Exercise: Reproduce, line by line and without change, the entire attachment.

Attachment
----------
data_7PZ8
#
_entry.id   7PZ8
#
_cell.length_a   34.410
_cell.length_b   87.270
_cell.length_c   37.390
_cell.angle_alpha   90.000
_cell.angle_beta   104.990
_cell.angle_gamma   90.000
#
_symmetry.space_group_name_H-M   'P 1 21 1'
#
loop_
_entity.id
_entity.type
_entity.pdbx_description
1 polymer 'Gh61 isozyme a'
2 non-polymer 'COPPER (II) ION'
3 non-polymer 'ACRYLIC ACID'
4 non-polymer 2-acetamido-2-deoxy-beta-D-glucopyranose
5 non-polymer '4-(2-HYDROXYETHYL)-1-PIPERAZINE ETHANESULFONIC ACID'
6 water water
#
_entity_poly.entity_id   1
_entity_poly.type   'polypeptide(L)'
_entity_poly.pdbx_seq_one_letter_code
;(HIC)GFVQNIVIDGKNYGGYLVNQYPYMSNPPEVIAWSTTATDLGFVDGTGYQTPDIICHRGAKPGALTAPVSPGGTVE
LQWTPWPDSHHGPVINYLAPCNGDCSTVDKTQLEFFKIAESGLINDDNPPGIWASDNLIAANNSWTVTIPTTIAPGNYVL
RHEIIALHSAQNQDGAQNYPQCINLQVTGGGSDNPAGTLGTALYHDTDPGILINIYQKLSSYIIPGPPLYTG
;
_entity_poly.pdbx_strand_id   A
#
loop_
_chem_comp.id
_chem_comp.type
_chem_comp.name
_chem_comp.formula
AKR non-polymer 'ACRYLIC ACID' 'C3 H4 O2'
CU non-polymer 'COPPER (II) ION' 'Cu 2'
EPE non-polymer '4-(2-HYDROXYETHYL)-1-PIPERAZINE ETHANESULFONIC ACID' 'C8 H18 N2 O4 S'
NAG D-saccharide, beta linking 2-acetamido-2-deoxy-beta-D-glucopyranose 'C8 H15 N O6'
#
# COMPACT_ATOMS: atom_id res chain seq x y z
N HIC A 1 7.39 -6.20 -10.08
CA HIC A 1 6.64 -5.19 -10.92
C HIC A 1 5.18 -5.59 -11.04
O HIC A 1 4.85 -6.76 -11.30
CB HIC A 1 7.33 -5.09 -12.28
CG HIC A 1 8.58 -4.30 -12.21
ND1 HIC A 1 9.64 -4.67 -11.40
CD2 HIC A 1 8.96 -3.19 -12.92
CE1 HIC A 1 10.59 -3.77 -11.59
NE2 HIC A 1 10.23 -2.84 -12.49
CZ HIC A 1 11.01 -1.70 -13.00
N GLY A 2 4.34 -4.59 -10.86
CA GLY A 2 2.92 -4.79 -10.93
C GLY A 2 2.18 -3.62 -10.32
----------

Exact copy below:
data_7PZ8
#
_entry.id   7PZ8
#
_cell.length_a   34.410
_cell.length_b   87.270
_cell.length_c   37.390
_cell.angle_alpha   90.000
_cell.angle_beta   104.990
_cell.angle_gamma   90.000
#
_symmetry.space_group_name_H-M   'P 1 21 1'
#
loop_
_entity.id
_entity.type
_entity.pdbx_description
1 polymer 'Gh61 isozyme a'
2 non-polymer 'COPPER (II) ION'
3 non-polymer 'ACRYLIC ACID'
4 non-polymer 2-acetamido-2-deoxy-beta-D-glucopyranose
5 non-polymer '4-(2-HYDROXYETHYL)-1-PIPERAZINE ETHANESULFONIC ACID'
6 water water
#
_entity_poly.entity_id   1
_entity_poly.type   'polypeptide(L)'
_entity_poly.pdbx_seq_one_letter_code
;(HIC)GFVQNIVIDGKNYGGYLVNQYPYMSNPPEVIAWSTTATDLGFVDGTGYQTPDIICHRGAKPGALTAPVSPGGTVE
LQWTPWPDSHHGPVINYLAPCNGDCSTVDKTQLEFFKIAESGLINDDNPPGIWASDNLIAANNSWTVTIPTTIAPGNYVL
RHEIIALHSAQNQDGAQNYPQCINLQVTGGGSDNPAGTLGTALYHDTDPGILINIYQKLSSYIIPGPPLYTG
;
_entity_poly.pdbx_strand_id   A
#
loop_
_chem_comp.id
_chem_comp.type
_chem_comp.name
_chem_comp.formula
AKR non-polymer 'ACRYLIC ACID' 'C3 H4 O2'
CU non-polymer 'COPPER (II) ION' 'Cu 2'
EPE non-polymer '4-(2-HYDROXYETHYL)-1-PIPERAZINE ETHANESULFONIC ACID' 'C8 H18 N2 O4 S'
NAG D-saccharide, beta linking 2-acetamido-2-deoxy-beta-D-glucopyranose 'C8 H15 N O6'
#
# COMPACT_ATOMS: atom_id res chain seq x y z
N HIC A 1 7.39 -6.20 -10.08
CA HIC A 1 6.64 -5.19 -10.92
C HIC A 1 5.18 -5.59 -11.04
O HIC A 1 4.85 -6.76 -11.30
CB HIC A 1 7.33 -5.09 -12.28
CG HIC A 1 8.58 -4.30 -12.21
ND1 HIC A 1 9.64 -4.67 -11.40
CD2 HIC A 1 8.96 -3.19 -12.92
CE1 HIC A 1 10.59 -3.77 -11.59
NE2 HIC A 1 10.23 -2.84 -12.49
CZ HIC A 1 11.01 -1.70 -13.00
N GLY A 2 4.34 -4.59 -10.86
CA GLY A 2 2.92 -4.79 -10.93
C GLY A 2 2.18 -3.62 -10.32